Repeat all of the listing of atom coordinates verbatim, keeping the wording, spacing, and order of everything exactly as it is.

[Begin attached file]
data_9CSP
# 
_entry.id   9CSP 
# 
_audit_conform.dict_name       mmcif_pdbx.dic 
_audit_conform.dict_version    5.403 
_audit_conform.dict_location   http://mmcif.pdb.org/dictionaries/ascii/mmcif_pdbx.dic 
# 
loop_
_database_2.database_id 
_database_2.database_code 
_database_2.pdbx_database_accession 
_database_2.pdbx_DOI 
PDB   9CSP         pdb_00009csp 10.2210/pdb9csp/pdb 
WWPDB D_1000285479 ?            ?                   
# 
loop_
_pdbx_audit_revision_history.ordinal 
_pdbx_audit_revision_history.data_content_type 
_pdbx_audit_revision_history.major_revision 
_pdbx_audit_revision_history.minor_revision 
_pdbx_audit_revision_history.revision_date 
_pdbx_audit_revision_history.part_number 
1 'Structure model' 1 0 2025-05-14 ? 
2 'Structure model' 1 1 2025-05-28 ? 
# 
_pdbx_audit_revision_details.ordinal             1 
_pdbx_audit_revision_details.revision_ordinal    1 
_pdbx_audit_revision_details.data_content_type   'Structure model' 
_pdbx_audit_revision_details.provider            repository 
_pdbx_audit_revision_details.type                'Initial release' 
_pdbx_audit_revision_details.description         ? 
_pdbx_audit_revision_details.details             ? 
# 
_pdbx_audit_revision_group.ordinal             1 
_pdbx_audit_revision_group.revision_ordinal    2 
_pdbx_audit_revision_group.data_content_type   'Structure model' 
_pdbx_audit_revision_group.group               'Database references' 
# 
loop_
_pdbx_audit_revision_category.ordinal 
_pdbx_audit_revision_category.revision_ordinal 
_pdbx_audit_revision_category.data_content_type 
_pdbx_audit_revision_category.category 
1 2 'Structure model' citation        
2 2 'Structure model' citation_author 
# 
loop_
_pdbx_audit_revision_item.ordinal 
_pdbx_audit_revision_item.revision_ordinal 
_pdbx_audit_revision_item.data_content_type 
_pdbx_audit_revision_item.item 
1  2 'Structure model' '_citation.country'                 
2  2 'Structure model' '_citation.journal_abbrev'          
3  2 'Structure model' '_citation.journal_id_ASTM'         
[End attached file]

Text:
data_9CSP
# 
_entry.id   9CSP 
# 
_audit_conform.dict_name       mmcif_pdbx.dic 
_audit_conform.dict_version    5.403 
_audit_conform.dict_location   http://mmcif.pdb.org/dictionaries/ascii/mmcif_pdbx.dic 
# 
loop_
_database_2.database_id 
_database_2.database_code 
_database_2.pdbx_database_accession 
_database_2.pdbx_DOI 
PDB   9CSP         pdb_00009csp 10.2210/pdb9csp/pdb 
WWPDB D_1000285479 ?            ?                   
# 
loop_
_pdbx_audit_revision_history.ordinal 
_pdbx_audit_revision_history.data_content_type 
_pdbx_audit_revision_history.major_revision 
_pdbx_audit_revision_history.minor_revision 
_pdbx_audit_revision_history.revision_date 
_pdbx_audit_revision_history.part_number 
1 'Structure model' 1 0 2025-05-14 ? 
2 'Structure model' 1 1 2025-05-28 ? 
# 
_pdbx_audit_revision_details.ordinal             1 
_pdbx_audit_revision_details.revision_ordinal    1 
_pdbx_audit_revision_details.data_content_type   'Structure model' 
_pdbx_audit_revision_details.provider            repository 
_pdbx_audit_revision_details.type                'Initial release' 
_pdbx_audit_revision_details.description         ? 
_pdbx_audit_revision_details.details             ? 
# 
_pdbx_audit_revision_group.ordinal             1 
_pdbx_audit_revision_group.revision_ordinal    2 
_pdbx_audit_revision_group.data_content_type   'Structure model' 
_pdbx_audit_revision_group.group               'Database references' 
# 
loop_
_pdbx_audit_revision_category.ordinal 
_pdbx_audit_revision_category.revision_ordinal 
_pdbx_audit_revision_category.data_content_type 
_pdbx_audit_revision_category.category 
1 2 'Structure model' citation        
2 2 'Structure model' citation_author 
# 
loop_
_pdbx_audit_revision_item.ordinal 
_pdbx_audit_revision_item.revision_ordinal 
_pdbx_audit_revision_item.data_content_type 
_pdbx_audit_revision_item.item 
1  2 'Structure model' '_citation.country'                 
2  2 'Structure model' '_citation.journal_abbrev'          
3  2 'Structure model' '_citation.journal_id_ASTM'         